Hesperian student / (Lincoln [Neb.]) 1872-1885, May 01, 1877, Page 125, Image 5

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man, yet will the Tact he unobscurcd and
plainly visible uader Hie reflecting light
of reason, that man works not his way
unaided through lift, hut must needs he
dependent, directly or indirectly, on his
fellow man Tor the inspiration that is with
in him to do good; for the mighty impulse
to grasp the sceptre of fame.
Circumstances control the actions and
the career of men. Applause greets
one individual as he wends his way
on the highway of life, and his
journey becomes as a walk into verd
ant fields and beautiful dells, bloom
ing with fragrant flowers and abound
ing in the riches ami beauties of nature.
Opprobrium and sneers greet another,
nml despair settling on him with its every
discouragement, sends him reckless and
frenzied to a life of crime, or to a prema
ture grave. Thus do we find that inhu
manity toward humanity at times, pre
dominates. But there is a law of compensation in
connection with the character of mankind.
On one page of his history, wc find a rec
ord of dark deeds; on another, a record
of worthy deeds, and a career of intellect,
ual and moral splendor, on which the an
gels in heaven look down with approving
Many, knowing full well the facility
with which one is borne along an the ti
dal wave of public opinion, pull out into
the stream and drift with the tide, without
having in view any fixed destination, be.
ing subject only to the winds which toss
them at their pleasure.
To gain a public notoriety and popular
ity, we observe men executing man' ma
neuvers, and concocting various schemes.
Under the motive for applause and power,
peculiar transformations take place. The
selfish politician " in the twinkling of an
eye," becomes the liberal benefactor of
the poor, and an earnest advocate of re
ofrm and economy, in the administration
of government.
The minister in order to please the peo
pie and thus stand eminent among his con
grcgalion, often preaches that which is
averse to his consciencious view. He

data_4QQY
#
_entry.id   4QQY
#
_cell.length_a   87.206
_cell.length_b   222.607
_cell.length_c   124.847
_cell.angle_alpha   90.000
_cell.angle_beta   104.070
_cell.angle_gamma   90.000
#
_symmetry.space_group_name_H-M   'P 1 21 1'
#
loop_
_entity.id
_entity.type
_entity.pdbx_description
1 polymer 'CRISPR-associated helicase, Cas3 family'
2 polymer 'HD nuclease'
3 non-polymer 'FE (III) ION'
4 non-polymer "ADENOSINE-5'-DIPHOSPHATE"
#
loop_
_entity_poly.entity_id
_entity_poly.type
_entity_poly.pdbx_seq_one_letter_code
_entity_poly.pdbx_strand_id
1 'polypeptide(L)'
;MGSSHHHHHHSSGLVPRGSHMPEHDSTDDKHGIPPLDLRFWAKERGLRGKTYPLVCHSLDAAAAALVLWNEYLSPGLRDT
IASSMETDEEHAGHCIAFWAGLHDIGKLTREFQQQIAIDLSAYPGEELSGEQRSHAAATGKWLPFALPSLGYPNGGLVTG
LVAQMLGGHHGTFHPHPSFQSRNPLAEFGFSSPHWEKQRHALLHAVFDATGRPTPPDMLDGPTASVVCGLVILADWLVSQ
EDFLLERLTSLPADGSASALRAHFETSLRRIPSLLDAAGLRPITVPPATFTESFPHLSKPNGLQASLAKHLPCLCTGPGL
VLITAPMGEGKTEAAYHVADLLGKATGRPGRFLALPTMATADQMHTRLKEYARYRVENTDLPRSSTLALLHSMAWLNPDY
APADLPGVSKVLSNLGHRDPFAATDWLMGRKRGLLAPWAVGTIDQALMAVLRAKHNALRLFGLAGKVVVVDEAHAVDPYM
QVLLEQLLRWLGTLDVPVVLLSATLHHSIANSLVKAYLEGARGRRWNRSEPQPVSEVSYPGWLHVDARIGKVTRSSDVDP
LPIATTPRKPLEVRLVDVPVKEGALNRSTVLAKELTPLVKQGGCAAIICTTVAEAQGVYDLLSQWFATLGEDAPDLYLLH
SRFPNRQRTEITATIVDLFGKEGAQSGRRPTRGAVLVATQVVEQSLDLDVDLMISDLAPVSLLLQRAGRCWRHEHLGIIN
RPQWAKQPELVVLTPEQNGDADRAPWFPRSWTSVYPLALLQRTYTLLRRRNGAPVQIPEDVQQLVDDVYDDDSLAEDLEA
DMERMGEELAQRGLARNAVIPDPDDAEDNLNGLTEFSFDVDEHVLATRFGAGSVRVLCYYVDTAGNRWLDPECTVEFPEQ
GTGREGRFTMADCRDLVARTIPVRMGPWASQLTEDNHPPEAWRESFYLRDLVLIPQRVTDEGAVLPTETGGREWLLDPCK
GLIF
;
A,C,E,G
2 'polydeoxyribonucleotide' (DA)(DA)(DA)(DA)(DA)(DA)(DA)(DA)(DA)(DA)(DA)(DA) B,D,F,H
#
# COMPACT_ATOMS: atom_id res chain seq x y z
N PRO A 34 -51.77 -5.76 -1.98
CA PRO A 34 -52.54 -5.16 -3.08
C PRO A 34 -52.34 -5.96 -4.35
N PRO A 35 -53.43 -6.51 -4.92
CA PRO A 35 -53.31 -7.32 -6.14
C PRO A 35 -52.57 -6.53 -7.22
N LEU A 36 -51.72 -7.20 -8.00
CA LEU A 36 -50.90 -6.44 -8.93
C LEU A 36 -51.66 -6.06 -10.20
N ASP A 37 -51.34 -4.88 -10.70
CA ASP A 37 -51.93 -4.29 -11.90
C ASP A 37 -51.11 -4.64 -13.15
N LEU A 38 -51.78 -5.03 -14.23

lacks the courage to refuse their impcra
live demands, and thus do wc find, that
instead of lifting the people up to its doc
trines, orthodoxy weakens and so modi,
fies objectionable features that they might
be handed down to the people,
Dul docs it not often happen that those
who worship and manifest the most ser
vile humbleness and devotion at the
shrine of public favor, suifer, at times,
most humiliating ill success?
While shrewd men arc endeavoring by
the application of the arts and methods
known to the science of politics, to obtain
a smile of recognition and approbation
from the public; endeavoring so to act
and speak, that they might strike a popu
lar chord, and by this means, bo exalted
amid the plaudits of thousands to some
famous position some olllce of trust
and honor, they sudd&nly find themselves
confronted with the mild request to step
aside and applaud with others, some com
paratlvely obscure personage, who per
chance is about to be installed in the high
est office in the gift of the people. This
exalted individual pcihaps is very little
known to the country at large; never ex
hibited any brilliant talents, and whose
earlier days were spent, not amid the con-
veuienccs afforded by fortune and afllu
encc; not within the walls of some fa
mous college, but on an Ohio river, raft
ing logs, in a Kentucky wilderness, split
ting rails, or on an Illinois prairie, earn
the necessities of life by the humble occu
pation of tanner. Some may call this a
freak or caprice of the people to thus
bring into national prominence and sig
nificance, men who never exhibited talent
to any great extent.
Let this bs called by any appellation as
may &eem fit, it has never failed in a time
of peril, a national crisis, to give us men,
who, nt the helm, have guided the "ship
of state" through the storms that have
raged on a b'llowy sea, into a harbor of